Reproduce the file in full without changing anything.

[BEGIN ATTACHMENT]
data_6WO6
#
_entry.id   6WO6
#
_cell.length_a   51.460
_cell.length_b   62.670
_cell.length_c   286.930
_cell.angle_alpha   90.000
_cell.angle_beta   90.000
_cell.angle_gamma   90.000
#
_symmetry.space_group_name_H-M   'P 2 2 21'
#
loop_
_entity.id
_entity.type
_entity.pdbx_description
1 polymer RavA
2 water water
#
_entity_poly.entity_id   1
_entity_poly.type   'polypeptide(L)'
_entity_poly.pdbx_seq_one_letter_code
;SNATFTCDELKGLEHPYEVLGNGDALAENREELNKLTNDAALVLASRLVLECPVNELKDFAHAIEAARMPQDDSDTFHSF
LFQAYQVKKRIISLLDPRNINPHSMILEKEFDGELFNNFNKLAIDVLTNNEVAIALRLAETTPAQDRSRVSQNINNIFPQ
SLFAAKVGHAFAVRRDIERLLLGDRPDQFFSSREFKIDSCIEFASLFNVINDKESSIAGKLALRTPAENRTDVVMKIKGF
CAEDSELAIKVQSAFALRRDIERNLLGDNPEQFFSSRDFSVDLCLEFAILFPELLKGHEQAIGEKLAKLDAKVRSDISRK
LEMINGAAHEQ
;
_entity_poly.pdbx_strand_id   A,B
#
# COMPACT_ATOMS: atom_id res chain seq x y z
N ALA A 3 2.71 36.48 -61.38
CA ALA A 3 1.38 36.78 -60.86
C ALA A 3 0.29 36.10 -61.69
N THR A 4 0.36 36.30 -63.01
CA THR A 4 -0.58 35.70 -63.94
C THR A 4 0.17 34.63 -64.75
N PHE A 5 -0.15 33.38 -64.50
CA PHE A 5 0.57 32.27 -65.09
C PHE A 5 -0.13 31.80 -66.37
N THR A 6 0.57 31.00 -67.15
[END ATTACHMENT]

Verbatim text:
data_6WO6
#
_entry.id   6WO6
#
_cell.length_a   51.460
_cell.length_b   62.670
_cell.length_c   286.930
_cell.angle_alpha   90.000
_cell.angle_beta   90.000
_cell.angle_gamma   90.000
#
_symmetry.space_group_name_H-M   'P 2 2 21'
#
loop_
_entity.id
_entity.type
_entity.pdbx_description
1 polymer RavA
2 water water
#
_entity_poly.entity_id   1
_entity_poly.type   'polypeptide(L)'
_entity_poly.pdbx_seq_one_letter_code
;SNATFTCDELKGLEHPYEVLGNGDALAENREELNKLTNDAALVLASRLVLECPVNELKDFAHAIEAARMPQDDSDTFHSF
LFQAYQVKKRIISLLDPRNINPHSMILEKEFDGELFNNFNKLAIDVLTNNEVAIALRLAETTPAQDRSRVSQNINNIFPQ
SLFAAKVGHAFAVRRDIERLLLGDRPDQFFSSREFKIDSCIEFASLFNVINDKESSIAGKLALRTPAENRTDVVMKIKGF
CAEDSELAIKVQSAFALRRDIERNLLGDNPEQFFSSRDFSVDLCLEFAILFPELLKGHEQAIGEKLAKLDAKVRSDISRK
LEMINGAAHEQ
;
_entity_poly.pdbx_strand_id   A,B
#
# COMPACT_ATOMS: atom_id res chain seq x y z
N ALA A 3 2.71 36.48 -61.38
CA ALA A 3 1.38 36.78 -60.86
C ALA A 3 0.29 36.10 -61.69
N THR A 4 0.36 36.30 -63.01
CA THR A 4 -0.58 35.70 -63.94
C THR A 4 0.17 34.63 -64.75
N PHE A 5 -0.15 33.38 -64.50
CA PHE A 5 0.57 32.27 -65.09
C PHE A 5 -0.13 31.80 -66.37
N THR A 6 0.57 31.00 -67.15